the histories of our streets

Georgia State University students map Atlanta's past

Author: Tommy FitzGibbon

Buttermilk Bottom

Urban Renewal and Development of the Atlanta Civic Center

‘Buttermilk Bottom’ is a colloquial name given to the Atlanta neighborhood that once existed where the now defunct Atlanta Civic Center was built. The neighborhood was low income, primarily black, and had been neglected in infrastructure such as paved roads and modern sewage systems. Buttermilk bottoms suffered from dilapidated housing conditions and poor drainage (Holliman 2009, 372). The name ‘Buttermilk Bottom’ referred to the smell of the area. It is suggested the area had smelled because of open sewage. 

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Warren Memorial Atlanta Boys Club

402 Pryor Street

The Warren Atlanta Boys Club Campus on Pryor street was initially the Jewish Progressive Club (Kentsmith, 20). This social and athletic facility was two stories tall and had a brick facade upon which a veranda spanned the western face. Amenities included a full sized gym, mess hall, auditorium, indoor pool, and numerous conference rooms (Kentsmith, 20). As the growing Atlanta Boys Club sought a bigger campus this property was sought out and Commodore Virgil. P Warren, president of the Warren Company, offered to purchase the property as a donation to the organization. The Jewish Progressive Club was also looking to relocate their headquarters, and sold the 402 Pryor Street property to Warren for $10,000. This generous deal was half of Warren’s initial $20,000 offer, and one-fifth of the properties $50,000 appraisal (Kentsmith, 21). The campus was named the Warren Memorial Boys Club in honor of Warren’s two sons that had died in infancy (Kentsmith, 21).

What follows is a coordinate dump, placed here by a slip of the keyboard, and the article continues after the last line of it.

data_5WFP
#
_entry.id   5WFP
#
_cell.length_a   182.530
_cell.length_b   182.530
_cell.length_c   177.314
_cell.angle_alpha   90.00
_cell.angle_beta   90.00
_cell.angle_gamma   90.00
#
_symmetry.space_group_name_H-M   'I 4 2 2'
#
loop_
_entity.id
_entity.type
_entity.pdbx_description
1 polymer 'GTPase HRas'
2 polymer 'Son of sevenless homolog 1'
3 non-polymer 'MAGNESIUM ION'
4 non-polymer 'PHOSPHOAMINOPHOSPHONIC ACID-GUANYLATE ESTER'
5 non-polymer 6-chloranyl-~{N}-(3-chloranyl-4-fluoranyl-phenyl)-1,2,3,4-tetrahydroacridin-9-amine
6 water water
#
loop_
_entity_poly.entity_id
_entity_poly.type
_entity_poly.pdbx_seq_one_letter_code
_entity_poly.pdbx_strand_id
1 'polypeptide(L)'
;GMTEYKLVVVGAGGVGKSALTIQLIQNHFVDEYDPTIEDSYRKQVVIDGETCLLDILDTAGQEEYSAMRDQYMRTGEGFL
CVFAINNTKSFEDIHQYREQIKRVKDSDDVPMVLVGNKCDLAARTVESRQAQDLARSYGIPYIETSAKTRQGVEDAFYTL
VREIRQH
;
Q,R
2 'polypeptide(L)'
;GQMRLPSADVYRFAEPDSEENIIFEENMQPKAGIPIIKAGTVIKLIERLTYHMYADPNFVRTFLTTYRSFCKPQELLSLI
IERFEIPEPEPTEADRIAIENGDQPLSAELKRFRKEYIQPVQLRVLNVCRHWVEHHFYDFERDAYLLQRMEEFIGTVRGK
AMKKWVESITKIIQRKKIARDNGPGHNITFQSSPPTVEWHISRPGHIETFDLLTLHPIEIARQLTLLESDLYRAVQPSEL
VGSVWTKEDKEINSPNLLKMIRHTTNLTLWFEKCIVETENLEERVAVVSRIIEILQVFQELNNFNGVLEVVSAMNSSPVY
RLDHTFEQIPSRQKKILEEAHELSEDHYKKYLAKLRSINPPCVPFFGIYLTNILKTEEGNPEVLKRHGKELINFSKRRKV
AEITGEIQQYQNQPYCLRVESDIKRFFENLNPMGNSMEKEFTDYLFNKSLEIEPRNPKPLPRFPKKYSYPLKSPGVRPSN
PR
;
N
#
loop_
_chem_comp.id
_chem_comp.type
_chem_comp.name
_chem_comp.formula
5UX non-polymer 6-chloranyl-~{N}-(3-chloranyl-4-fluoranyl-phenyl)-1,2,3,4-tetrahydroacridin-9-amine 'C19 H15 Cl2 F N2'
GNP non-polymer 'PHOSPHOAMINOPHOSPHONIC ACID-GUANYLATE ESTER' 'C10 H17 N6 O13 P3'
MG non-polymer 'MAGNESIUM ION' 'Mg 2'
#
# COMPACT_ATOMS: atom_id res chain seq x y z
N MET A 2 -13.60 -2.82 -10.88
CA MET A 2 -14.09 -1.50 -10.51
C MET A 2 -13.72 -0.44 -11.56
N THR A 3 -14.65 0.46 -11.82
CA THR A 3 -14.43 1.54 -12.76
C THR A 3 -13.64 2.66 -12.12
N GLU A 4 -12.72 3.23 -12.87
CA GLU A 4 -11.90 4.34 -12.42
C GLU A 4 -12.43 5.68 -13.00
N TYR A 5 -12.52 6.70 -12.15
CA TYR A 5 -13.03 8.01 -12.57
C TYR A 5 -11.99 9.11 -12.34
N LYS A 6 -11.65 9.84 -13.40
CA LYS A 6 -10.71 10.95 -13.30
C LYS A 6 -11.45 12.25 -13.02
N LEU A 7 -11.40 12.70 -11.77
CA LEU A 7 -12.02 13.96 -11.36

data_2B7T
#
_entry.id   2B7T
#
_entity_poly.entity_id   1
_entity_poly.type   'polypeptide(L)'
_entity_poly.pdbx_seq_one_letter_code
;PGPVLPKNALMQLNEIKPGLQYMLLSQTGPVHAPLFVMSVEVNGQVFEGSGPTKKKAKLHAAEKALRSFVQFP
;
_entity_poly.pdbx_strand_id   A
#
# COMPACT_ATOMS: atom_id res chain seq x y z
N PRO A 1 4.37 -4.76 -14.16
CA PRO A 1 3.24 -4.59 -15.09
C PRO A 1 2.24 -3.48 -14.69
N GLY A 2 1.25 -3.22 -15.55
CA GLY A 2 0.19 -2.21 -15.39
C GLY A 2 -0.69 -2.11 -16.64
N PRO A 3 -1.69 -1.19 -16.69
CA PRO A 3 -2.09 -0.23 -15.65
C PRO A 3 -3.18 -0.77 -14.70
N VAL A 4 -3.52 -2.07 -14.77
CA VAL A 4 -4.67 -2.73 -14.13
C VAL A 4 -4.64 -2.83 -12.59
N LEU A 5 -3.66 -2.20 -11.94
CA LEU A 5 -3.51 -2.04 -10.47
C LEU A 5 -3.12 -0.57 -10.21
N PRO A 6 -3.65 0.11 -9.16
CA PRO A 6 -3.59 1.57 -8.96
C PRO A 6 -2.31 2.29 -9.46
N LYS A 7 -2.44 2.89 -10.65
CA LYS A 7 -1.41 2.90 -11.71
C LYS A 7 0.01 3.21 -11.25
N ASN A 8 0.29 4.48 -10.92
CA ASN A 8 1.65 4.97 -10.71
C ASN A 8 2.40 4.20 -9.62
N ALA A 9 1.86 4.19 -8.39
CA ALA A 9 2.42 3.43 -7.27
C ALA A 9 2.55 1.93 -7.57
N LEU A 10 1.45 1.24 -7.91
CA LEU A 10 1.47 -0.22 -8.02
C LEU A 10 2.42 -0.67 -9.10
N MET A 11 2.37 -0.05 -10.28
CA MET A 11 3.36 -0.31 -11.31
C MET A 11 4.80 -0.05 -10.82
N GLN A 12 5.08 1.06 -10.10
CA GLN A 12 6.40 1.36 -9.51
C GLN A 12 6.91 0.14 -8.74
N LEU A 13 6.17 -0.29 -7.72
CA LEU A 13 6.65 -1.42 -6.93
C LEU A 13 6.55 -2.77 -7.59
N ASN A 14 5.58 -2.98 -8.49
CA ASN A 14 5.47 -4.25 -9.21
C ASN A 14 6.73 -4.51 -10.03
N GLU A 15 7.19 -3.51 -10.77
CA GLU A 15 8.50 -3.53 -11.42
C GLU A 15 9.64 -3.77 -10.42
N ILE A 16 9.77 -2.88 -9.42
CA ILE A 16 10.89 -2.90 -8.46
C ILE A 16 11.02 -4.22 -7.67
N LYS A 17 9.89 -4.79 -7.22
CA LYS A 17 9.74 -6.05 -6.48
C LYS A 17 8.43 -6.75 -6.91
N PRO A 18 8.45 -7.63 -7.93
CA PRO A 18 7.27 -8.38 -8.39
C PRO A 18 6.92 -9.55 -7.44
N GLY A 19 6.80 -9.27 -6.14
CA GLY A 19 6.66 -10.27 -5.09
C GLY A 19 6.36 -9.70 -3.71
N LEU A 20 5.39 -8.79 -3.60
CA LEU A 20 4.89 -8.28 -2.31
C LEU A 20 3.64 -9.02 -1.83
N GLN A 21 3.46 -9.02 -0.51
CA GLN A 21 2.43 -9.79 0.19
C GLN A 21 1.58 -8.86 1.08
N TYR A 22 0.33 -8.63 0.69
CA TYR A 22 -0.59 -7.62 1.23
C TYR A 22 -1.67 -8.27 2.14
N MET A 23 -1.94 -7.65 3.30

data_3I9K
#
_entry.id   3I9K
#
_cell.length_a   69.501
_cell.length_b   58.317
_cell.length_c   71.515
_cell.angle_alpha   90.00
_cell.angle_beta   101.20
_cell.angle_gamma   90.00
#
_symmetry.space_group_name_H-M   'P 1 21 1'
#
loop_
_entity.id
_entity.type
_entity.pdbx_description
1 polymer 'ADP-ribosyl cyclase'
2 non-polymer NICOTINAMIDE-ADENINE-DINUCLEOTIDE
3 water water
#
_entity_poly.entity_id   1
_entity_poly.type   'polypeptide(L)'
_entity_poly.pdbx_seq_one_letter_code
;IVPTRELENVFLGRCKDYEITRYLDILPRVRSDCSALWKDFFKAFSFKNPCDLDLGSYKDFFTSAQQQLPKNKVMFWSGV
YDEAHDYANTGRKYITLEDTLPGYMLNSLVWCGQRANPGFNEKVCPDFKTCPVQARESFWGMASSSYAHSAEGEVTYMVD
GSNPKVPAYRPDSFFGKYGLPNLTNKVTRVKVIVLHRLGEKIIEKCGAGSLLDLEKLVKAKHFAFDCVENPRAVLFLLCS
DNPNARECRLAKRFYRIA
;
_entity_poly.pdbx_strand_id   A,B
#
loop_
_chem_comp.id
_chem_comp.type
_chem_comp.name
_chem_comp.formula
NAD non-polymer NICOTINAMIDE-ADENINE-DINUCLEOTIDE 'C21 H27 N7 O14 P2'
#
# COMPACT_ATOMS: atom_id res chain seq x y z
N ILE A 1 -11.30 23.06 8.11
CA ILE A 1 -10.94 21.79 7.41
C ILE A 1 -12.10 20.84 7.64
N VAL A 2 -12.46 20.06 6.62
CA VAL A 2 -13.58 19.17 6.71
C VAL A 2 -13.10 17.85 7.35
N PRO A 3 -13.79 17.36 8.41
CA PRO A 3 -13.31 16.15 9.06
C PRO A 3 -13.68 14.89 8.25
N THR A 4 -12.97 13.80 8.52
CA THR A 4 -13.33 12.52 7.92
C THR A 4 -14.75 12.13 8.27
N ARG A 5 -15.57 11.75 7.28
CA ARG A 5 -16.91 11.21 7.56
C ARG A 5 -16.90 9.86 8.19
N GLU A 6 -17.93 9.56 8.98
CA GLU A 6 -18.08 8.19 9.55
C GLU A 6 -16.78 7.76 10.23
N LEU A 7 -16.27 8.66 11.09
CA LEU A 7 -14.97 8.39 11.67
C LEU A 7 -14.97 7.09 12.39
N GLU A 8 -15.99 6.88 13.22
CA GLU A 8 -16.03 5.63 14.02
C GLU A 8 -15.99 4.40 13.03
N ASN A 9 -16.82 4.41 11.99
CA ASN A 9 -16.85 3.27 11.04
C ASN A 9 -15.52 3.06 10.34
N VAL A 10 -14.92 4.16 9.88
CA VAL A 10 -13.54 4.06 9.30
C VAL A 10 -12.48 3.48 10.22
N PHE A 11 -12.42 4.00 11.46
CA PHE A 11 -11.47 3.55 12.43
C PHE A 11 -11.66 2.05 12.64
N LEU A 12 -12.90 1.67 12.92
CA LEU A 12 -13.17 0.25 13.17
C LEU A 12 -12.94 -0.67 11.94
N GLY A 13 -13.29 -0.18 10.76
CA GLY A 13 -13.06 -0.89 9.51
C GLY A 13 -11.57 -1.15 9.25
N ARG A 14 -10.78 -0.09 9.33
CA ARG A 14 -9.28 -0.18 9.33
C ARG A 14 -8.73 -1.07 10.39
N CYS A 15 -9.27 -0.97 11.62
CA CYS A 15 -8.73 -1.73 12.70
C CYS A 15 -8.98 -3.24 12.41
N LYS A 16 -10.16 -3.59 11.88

The Atlanta Boys Club served as “a place to go and something to do” for boys in the crowded, working class neighborhoods of Mechanicsville and Summerhill (Kentsmith, 37). During the decline of this area in the 1950s, extracurricular activities and a productive social space kept kids from getting into trouble on the streets (Kentsmith, 57). Several alumni of the Warren Memorial Boys Club attest to the fact that the organization offered these young men guidance growing up in these troubled neighborhoods (Kentsmith, 61). The institution was also crucial in providing these boys a consistent meal and cursory medical care (Kentsmith, 60).

Urban renewal came to the area in 1956 as the right of way for the downtown connector was cleared of homes and businesses. This was just 3 blocks east of the campus. The neighborhood served was cut in half by the downtown connector and many families in the area relocated. (Kentsmith, 64). In 1965 the Warrens Boys club relocated to Grant park (Kentsmith, 67). The land was redeveloped and is now the Fulton County Medical Examiners building.

Kentsmith, Frank. History of the Metropolitan Atlanta Boys’ Clubs, 1938-1976. [Boys’ Clubs of America], 1977. EBSCOhost,,shib&db=cat06552a&AN=gsu.994495013402952&site=eds-live&scope=site.

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